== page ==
MBA Program Partners with Reaching Out MBA
Georgetown McDonough’s MBA Program has a new formal partnership with Reaching Out MBA (ROMBA), an association for lesbian, gay, bisexual, transgender, and queer MBA students, that will allow the program to name two ROMBA fellows in the next academic year.
ROMBA fellows will have access to networking opportunities through the organization, including at its annual conference, leadership summit, and they will serve as student representatives of both Georgetown and ROMBA.
‘Iolani L. Bullock, director of MBA admissions, was an important advocate in bringing the partnership to Georgetown McDonough, according to Tyler Deaton (MBA’19). Deaton went on a pre-MBA trek through ROMBA and worked at the ROMBA conference last summer at the LGBTQ People of Color Reception. While Georgetown has had a long standing relationship with the organization, Deaton and along with Bullock helped develop the formalized fellowship between Georgetown’s MBA program and ROMBA.
“I actually had a Reaching Out MBA Fellowship from another school, and I ended up turning it down to come to Georgetown,” Deaton said. “[ROMBA] was something I was really passionate about that I wanted to bring to the program.”
For Deaton, the networking opportunities and connections students can form through ROMBA are a key value of the partnership. “People stay connected even after they’re through their MBA and they’re in their career. They form lifelong friendships and networks,” he said.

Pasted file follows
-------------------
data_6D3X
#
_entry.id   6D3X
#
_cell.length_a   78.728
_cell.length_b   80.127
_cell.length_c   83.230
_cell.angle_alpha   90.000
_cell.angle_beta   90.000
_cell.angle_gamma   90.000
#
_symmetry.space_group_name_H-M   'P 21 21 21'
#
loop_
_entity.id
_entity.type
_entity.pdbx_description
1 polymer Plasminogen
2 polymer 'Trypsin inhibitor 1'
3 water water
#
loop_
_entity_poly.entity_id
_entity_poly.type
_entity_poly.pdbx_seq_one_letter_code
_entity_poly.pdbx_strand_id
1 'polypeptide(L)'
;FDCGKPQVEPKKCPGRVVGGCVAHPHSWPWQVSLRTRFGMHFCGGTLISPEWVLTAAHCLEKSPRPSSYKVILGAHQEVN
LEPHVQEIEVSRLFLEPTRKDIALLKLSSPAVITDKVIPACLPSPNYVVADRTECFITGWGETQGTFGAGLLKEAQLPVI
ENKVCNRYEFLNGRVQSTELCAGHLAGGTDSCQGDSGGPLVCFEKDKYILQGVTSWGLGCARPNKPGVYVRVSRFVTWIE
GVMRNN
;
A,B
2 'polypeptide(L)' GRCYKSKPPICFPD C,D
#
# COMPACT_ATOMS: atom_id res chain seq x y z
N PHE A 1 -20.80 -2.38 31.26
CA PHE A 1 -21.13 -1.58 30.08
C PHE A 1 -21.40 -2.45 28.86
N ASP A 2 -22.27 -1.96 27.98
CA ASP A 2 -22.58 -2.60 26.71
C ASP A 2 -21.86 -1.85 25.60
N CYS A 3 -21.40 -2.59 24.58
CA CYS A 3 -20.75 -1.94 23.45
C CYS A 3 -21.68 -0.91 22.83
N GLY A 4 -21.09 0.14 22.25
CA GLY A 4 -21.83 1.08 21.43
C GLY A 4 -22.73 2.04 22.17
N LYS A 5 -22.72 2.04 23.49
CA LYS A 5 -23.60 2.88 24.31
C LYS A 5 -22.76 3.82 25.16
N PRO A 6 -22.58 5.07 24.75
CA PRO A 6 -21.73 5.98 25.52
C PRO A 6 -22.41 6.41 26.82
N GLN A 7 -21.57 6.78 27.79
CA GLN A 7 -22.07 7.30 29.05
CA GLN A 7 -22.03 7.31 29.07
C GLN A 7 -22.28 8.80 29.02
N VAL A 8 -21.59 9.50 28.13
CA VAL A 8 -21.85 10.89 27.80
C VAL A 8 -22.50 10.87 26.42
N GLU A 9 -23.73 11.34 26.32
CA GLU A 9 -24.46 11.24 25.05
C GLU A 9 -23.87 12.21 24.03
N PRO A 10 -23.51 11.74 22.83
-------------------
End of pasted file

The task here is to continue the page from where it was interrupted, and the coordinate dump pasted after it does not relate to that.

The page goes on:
The ROMBA conference is the most important networking event involved in the partnership. ROMBA fellows are the only students allowed to attend, so Deaton hopes that if companies are exposed to Georgetown students at the conference, they may be more likely to recruit on campus.
The partnership also is an effort by the university to strengthen its commitment to diversity, said Bullock.
“It reaffirms Georgetown’s and the MBA program’s commitment to diversity and commitment to the LGBTQ community, and I think that that will help to recruit more students,” added Deaton. “Offering a formal fellowship signals to students that diversity is something we value.”